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Vernon News

THOMPSON: Debunking well-known culinary myths

February 12, 2024 - 12:00 PM

 


OPINION


As a small child, my mom cautioned me one day not to eat the raw cookie dough she was busily rolling out to bake. Honestly, I don’t recall whether she simply wanted to make sure there were enough baked cookies for the entire family, or it was something unsafe to eat.

Turns out, it was unsafe and there were two reasons…I risked getting salmonella from raw eggs…and uncooked flour could have given me food poisoning, as well, potentially harbouring both E. coli and Salmonella. Even so, a lot of kids today eat both raw cookie dough and cake batter…with parents believing the potential dangers are myth rather than fact.

That got me thinking about other culinary myths…things we do or don’t do…when it comes to cooking and eating. Fortunately, most of the upcoming myths don’t pose health risks…they’re simply unnecessary.

For instance, I overheard someone in Whole Foods recently tell someone they shouldn’t wash mushrooms before eating or cooking them. Nonsense. It is a long-standing myth that washing mushrooms somehow ruins their texture or flavour.

Mushrooms are mostly water, so a little more isn’t an issue. Cooking removes moisture anyway. Those are little flecks of dirt or manure you see on mushrooms - packaged or loose - and pasteurized or not…you should not fear rinsing them.

Here are a couple myths about tomatoes; one, raw is better than cooked, and two, use the skins and pulp rather than the gelatinous inside holding the seeds. Actually, cooked tomatoes are even healthier than the raw fruit…heat increases the levels of a healthy antioxidant…lycopene. Don’t like the appearance of tomato seeds in your sauce…strain them.

I’ve known folks who had baking soda and baking powder in their pantries that were years old. The myth: some things you cook with don’t expire. Wrong. Replace both old baking soda and powder every six to 12 months. By the way, dried herbs are the same…they lose their potency…translation…they lose their ability to impart flavour.

Making pancakes Sunday morning? Don’t flip them we’re told until you see bubbles on the surface. That, too, is a myth that can leave you with a stack of burned or overcooked flapjacks. Look for light browning around the edge, lift to view and if tan, flip them.

Everyone knows you add salt to pasta water. It enhances the flavour…but it doesn’t make the water boil or pasta cook faster…both things you often hear. You’d have to add so much salt to raise the boiling point of the water that any pasta you cooked would be inedible.

How about searing meat…like a great ribeye steak…to seal in the meat’s juices. No…a widely held myth. Searing meat - especially with a good dose of salt - definitely enhances flavour…but it doesn’t seal in meat juices…it actually reduces them.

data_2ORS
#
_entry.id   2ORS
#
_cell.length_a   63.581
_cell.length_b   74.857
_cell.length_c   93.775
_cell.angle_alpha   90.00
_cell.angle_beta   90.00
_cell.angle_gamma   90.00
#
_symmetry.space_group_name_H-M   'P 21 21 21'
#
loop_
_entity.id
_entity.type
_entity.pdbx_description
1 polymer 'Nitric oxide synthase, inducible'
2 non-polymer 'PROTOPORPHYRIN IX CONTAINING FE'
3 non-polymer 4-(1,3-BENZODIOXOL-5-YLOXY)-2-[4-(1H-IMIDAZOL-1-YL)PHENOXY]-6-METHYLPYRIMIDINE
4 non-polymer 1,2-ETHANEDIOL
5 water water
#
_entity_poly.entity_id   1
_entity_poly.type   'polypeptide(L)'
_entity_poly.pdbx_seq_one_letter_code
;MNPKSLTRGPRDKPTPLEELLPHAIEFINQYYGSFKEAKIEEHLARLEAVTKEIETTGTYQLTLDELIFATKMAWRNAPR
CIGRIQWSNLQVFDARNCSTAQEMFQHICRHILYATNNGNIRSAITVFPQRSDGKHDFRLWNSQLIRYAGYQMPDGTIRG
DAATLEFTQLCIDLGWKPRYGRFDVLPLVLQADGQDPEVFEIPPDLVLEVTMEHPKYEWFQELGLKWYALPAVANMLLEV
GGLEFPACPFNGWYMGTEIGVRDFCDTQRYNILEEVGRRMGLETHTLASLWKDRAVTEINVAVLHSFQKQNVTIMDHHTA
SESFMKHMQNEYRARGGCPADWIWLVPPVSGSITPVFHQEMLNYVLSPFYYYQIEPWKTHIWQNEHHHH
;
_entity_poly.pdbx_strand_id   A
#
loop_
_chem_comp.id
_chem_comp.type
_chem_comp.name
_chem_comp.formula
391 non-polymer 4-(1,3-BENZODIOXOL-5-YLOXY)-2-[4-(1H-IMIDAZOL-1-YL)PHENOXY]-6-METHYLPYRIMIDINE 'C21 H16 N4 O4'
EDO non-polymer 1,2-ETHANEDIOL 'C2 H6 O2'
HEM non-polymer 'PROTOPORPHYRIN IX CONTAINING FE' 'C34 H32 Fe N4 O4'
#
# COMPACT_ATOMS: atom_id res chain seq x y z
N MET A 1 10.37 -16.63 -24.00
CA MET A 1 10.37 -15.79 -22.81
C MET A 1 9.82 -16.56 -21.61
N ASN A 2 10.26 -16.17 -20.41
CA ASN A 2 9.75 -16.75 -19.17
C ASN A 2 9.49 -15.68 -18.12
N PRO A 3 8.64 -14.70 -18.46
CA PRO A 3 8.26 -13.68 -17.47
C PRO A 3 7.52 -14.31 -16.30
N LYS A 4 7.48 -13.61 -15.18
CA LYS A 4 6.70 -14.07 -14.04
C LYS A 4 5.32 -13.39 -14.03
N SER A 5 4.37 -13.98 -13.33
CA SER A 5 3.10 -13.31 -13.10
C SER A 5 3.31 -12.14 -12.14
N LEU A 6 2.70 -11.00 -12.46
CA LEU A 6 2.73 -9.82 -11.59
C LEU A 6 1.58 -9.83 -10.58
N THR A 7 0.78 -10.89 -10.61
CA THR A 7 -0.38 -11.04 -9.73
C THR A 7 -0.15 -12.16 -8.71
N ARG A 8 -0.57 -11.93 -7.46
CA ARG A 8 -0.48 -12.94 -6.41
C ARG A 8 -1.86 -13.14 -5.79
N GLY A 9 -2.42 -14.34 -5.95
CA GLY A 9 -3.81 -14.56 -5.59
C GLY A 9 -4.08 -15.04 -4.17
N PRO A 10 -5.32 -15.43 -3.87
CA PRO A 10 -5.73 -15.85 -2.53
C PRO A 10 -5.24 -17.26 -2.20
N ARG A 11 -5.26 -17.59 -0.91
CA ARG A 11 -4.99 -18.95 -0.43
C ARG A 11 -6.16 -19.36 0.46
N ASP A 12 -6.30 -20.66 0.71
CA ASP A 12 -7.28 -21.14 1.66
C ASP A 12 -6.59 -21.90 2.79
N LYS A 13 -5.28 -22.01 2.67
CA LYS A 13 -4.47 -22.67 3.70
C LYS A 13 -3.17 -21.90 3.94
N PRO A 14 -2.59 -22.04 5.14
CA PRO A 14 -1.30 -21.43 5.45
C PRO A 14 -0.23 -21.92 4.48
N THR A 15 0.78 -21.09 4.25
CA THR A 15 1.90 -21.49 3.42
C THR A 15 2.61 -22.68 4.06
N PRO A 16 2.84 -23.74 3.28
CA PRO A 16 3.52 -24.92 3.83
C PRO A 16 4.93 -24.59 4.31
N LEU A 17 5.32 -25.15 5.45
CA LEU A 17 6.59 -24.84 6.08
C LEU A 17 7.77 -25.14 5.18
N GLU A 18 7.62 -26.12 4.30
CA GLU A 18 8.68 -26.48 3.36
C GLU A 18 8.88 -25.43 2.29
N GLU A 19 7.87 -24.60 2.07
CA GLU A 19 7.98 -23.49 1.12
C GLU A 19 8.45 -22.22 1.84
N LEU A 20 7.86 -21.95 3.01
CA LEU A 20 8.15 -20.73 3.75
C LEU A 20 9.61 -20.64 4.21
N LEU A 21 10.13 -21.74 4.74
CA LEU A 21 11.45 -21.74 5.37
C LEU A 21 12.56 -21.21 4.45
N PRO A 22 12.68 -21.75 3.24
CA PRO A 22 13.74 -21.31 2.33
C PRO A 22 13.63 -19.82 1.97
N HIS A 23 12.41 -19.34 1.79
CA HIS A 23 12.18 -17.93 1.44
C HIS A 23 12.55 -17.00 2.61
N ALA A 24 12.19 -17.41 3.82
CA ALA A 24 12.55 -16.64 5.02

A related point…marinating meat makes it more tender, right? Highly unlikely. While true that some acidic marinades might loosen the bonds in protein on the meat's surface, if the quantity of acid in your marinade is too high, it can actually make it tougher. Marinades rarely penetrate meat much below the surface…even after 24 hours.

Salt is salt, right? Myth. Regular table salt is made up of finer grains than, say, Mediterranean sea salt or kosher salt, so a pinch will add more saltiness to your food than varieties with larger crystals.

Cringe when you see someone using wood cutting boards because they trap bacteria and you can never fully disinfect them? Another myth. You can clean wooden cutting boards of surface bacteria with soap and hot water. Any ingrained bacteria does not proliferate and dies quickly.

Salt rubbed into the wood grain and rinsed is one of the best ways to clean a wood cutting board. Some butcher shops have used wooden chopping blocks for decades.

Sharp knives in the kitchen are just too dangerous. Another myth, of course, because you don’t force sharp knives and so you’re less likely to slip. And not that you want a cut…but a cut finger from a sharp knife is better than from a dull knife. Remember, surgeons use sharp - not dull - scalpels.

Milk, cream or half-and-half added to scrabbled eggs make them lighter and fluffier. Nonsense…another myth. Dairy actually thins your eggs and makes them evaporate faster when cooking…leading to a rubbery, overdone breakfast.

We all know bread dries out and becomes stale and stiff as a board if left on the kitchen counter. True…but still sort of a myth…because the starch in the bread has crystallized.

Now, go bake some cookies or a cake…and don’t eat the raw dough or batter!

— Don Thompson, an American awaiting Canadian citizenship, lives in Vernon and in Florida. In a career that spans more than 40 years, Don has been a working journalist, a speechwriter and the CEO of an advertising and public relations firm. A passionate and compassionate man, he loves the written word as much as fine dinners with great wines.


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